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'Unprecedented.' | Minnesota girl to become one of first female Eagle Scouts, earns all merit badges

The Boy Scouts of America started allowing girls to join less than two years ago. Already, Isabella Tunney has achieved something rare.
Credit: Isabella Tunney
Isabella Tunney represented Scouts USA on a national level at the organization's Report to the Nation.

RICHFIELD, Minn. — Growing up, Isabella Tunney watched her big brother excel through Boy Scouting ... and she wanted to do it, too. 

So when the Boy Scouts of America extended membership to girls in early 2019, she took the opportunity – and started making up for lost time. 

The 16-year-old will be part of the first-ever class of female Eagle Scouts, but that's not all. In less than two years, she's achieved an honor held by only a tiny percentage of Boy Scouts: earning every single merit badge available. 

"It is extremely rare, and in many counties and states, it's unheard of," Tunney said. "And I decided to set this goal because I wanted to have any experience I could have in the program."

Out of the millions of Scouts who've ever gone through the program, less than 500 are confirmed to have earned all the merit badges. 

"She did all that on her own!" her dad, Edmund Tunney, added. 

Isabella Tunney is part of an all-girl Scouts BSA troop in Richfield, Minnesota. Soon, she'll also be part of the inaugural class of female Eagle Scouts.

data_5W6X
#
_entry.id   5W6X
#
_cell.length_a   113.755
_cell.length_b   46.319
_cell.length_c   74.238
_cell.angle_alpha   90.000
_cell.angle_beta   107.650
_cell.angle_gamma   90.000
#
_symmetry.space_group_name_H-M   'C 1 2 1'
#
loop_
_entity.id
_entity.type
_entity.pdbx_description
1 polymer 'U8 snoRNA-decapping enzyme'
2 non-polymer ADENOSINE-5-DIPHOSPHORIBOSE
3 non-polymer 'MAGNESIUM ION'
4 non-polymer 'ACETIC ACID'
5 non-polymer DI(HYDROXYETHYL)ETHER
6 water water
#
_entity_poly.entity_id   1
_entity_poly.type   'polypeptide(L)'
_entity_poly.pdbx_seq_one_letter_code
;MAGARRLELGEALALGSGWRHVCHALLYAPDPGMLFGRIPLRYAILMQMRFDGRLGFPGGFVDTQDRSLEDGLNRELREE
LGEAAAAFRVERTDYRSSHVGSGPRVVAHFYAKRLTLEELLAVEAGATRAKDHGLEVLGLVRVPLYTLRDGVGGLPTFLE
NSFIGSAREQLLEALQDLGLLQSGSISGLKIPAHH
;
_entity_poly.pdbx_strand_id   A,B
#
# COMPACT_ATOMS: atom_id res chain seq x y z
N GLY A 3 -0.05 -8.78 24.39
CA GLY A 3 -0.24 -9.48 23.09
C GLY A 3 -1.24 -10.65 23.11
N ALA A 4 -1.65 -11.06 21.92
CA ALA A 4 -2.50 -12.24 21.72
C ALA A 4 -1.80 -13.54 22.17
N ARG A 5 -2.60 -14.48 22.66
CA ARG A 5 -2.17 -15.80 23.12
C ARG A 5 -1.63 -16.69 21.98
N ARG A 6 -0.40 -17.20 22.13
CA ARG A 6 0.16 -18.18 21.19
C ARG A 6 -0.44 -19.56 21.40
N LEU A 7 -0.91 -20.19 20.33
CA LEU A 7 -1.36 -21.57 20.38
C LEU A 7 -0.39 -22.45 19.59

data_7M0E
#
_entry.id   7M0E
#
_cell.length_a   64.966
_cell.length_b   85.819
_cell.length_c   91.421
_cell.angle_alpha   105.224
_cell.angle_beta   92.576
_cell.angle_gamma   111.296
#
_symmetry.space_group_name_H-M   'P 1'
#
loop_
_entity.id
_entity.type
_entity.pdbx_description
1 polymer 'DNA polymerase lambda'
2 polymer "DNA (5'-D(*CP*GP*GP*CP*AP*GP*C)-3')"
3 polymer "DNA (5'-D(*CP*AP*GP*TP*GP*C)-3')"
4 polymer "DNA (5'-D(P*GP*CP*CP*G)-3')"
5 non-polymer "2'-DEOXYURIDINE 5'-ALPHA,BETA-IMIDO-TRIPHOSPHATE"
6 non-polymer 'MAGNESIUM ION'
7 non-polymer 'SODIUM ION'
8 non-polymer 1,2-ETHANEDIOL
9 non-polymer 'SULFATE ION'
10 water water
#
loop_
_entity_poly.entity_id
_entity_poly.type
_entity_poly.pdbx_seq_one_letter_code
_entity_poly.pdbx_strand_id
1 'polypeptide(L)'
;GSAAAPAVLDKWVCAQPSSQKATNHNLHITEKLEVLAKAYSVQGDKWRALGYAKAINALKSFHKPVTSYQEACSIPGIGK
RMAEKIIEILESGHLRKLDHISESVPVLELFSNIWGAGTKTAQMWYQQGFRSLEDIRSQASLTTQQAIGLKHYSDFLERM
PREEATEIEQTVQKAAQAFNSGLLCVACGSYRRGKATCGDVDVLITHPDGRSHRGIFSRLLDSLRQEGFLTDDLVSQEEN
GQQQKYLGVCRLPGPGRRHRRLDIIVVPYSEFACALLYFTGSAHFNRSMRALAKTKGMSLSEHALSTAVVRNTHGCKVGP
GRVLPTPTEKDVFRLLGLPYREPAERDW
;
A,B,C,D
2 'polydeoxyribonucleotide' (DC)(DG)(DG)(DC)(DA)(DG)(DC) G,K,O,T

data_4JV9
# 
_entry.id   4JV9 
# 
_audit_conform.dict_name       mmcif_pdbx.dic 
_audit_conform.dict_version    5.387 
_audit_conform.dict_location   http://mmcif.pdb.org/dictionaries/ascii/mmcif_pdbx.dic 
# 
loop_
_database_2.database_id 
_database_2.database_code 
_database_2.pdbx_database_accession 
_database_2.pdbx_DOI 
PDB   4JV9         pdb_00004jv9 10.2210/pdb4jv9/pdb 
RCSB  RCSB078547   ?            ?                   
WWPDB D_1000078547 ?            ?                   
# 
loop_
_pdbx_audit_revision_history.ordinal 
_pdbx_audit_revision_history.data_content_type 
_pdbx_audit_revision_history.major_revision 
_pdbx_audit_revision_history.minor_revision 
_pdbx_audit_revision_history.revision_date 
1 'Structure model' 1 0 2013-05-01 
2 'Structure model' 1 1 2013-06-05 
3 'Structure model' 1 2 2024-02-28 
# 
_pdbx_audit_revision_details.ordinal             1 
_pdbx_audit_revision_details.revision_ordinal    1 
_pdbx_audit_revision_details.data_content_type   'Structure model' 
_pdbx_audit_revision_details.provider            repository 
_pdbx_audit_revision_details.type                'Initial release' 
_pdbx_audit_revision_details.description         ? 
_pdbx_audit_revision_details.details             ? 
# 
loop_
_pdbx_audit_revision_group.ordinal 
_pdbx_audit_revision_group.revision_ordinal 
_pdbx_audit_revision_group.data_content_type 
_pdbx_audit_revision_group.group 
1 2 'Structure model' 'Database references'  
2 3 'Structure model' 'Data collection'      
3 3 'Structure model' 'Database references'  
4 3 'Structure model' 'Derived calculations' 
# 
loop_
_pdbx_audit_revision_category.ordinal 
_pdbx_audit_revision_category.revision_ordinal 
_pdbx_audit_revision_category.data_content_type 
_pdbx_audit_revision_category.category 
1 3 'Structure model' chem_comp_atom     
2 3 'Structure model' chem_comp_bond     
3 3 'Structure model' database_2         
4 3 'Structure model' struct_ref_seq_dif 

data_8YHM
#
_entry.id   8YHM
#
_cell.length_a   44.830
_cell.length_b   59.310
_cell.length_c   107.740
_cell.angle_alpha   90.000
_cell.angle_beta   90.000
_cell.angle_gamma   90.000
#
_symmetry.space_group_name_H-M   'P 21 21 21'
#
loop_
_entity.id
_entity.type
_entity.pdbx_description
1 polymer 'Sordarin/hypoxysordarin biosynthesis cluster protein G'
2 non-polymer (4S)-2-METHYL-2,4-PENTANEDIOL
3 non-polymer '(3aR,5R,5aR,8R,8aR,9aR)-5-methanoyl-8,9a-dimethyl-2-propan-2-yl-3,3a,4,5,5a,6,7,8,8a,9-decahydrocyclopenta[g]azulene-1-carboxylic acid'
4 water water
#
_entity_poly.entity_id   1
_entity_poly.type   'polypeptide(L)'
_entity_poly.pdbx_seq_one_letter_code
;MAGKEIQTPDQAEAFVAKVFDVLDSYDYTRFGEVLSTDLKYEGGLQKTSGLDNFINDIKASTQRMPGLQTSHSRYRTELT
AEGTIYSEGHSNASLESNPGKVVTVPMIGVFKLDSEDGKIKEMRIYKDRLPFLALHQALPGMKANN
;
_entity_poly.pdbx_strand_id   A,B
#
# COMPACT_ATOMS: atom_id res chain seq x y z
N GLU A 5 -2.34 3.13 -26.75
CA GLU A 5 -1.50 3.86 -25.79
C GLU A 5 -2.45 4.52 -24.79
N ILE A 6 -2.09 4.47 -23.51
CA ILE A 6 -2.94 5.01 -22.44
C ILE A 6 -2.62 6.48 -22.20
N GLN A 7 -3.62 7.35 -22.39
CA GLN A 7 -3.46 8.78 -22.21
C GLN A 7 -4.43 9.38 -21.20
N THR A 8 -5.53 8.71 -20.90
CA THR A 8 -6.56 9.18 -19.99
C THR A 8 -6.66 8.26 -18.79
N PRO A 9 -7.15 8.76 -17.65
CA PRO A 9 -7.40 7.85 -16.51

From 2019 to now, Tunney's badge adventures range from welding to scuba diving. When she tells people what she's been up to, sometimes they're confused – but they quickly get onboard with the idea. 

"A lot of people, when I try to explain to them I'm in Boy Scouts of America, they don't really understand," she said. "But once I explain to them that they added girls to the program and I get to do all these amazing things, a lot of people are really, really impressed with it – especially since I earned all the merit badges."

Tunney has represented Scouts BSA on a national level at its Report to the Nation. She's also emceed at fundraisers for her council – including one that earned $1.2 million for Scouts BSA. Plus, she's participated in enrollment videos to encourage other girls to get involved. 

"You can set a goal and you can work towards it, you can have the most determination, the most dedication in the world, but if you don't have a good support team, it's really hard to achieve it," Tunney said. "So I'm so thankful to everybody who's helped me get where I am."

That support team includes friends, teachers, and some very proud family members. 

"Needless to say, this is an extremely rare accomplishment," her dad told KARE 11 via text. "Adding the fact that she will be among the first female Eagle Scouts makes this triple accomplishment unprecedented."

Credit: Isabella Tunney
Isabella Tunney represented Scouts USA on a national level at the organization's Report to the Nation.
Credit: Isabella Tunney
Isabella Tunney represented Scouts USA on a national level at the organization's Report to the Nation.
Credit: Isabella Tunney
Isabella Tunney represented Scouts USA on a national level at the organization's Report to the Nation.
Credit: Isabella Tunney
Isabella Tunney represented Scouts USA on a national level at the organization's Report to the Nation.

Tunney's Board of Review will be on Oct. 1. After her review, she'll be an Eagle Scout -- but the big day is Oct. 31, when the first class of female Eagle Scouts will be officially recognized.  

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